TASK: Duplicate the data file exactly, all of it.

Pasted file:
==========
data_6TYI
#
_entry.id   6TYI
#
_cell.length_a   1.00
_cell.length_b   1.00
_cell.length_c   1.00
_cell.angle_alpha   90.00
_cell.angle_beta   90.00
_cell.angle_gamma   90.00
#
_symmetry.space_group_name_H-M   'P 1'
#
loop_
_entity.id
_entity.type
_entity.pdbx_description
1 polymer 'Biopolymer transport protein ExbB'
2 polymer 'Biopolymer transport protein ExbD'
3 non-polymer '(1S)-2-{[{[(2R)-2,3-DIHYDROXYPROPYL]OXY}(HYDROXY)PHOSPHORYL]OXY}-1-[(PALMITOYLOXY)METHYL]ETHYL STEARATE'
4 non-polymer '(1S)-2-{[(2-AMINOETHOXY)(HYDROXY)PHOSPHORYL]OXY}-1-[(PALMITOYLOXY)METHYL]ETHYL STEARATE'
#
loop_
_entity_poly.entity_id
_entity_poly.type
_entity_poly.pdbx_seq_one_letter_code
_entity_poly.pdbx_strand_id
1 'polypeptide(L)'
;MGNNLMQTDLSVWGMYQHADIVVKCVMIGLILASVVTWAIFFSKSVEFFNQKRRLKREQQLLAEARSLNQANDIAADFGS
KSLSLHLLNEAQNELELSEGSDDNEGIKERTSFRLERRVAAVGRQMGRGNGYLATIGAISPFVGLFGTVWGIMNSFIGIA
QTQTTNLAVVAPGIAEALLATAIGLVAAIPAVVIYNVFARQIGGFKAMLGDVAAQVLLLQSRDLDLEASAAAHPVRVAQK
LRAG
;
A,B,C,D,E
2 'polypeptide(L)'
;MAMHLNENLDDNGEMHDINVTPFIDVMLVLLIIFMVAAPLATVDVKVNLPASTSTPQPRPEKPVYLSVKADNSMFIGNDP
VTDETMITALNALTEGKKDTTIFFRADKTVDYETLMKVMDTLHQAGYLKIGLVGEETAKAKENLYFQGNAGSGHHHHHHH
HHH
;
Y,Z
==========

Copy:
data_6TYI
#
_entry.id   6TYI
#
_cell.length_a   1.00
_cell.length_b   1.00
_cell.length_c   1.00
_cell.angle_alpha   90.00
_cell.angle_beta   90.00
_cell.angle_gamma   90.00
#
_symmetry.space_group_name_H-M   'P 1'
#
loop_
_entity.id
_entity.type
_entity.pdbx_description
1 polymer 'Biopolymer transport protein ExbB'
2 polymer 'Biopolymer transport protein ExbD'
3 non-polymer '(1S)-2-{[{[(2R)-2,3-DIHYDROXYPROPYL]OXY}(HYDROXY)PHOSPHORYL]OXY}-1-[(PALMITOYLOXY)METHYL]ETHYL STEARATE'
4 non-polymer '(1S)-2-{[(2-AMINOETHOXY)(HYDROXY)PHOSPHORYL]OXY}-1-[(PALMITOYLOXY)METHYL]ETHYL STEARATE'
#
loop_
_entity_poly.entity_id
_entity_poly.type
_entity_poly.pdbx_seq_one_letter_code
_entity_poly.pdbx_strand_id
1 'polypeptide(L)'
;MGNNLMQTDLSVWGMYQHADIVVKCVMIGLILASVVTWAIFFSKSVEFFNQKRRLKREQQLLAEARSLNQANDIAADFGS
KSLSLHLLNEAQNELELSEGSDDNEGIKERTSFRLERRVAAVGRQMGRGNGYLATIGAISPFVGLFGTVWGIMNSFIGIA
QTQTTNLAVVAPGIAEALLATAIGLVAAIPAVVIYNVFARQIGGFKAMLGDVAAQVLLLQSRDLDLEASAAAHPVRVAQK
LRAG
;
A,B,C,D,E
2 'polypeptide(L)'
;MAMHLNENLDDNGEMHDINVTPFIDVMLVLLIIFMVAAPLATVDVKVNLPASTSTPQPRPEKPVYLSVKADNSMFIGNDP
VTDETMITALNALTEGKKDTTIFFRADKTVDYETLMKVMDTLHQAGYLKIGLVGEETAKAKENLYFQGNAGSGHHHHHHH
HHH
;
Y,Z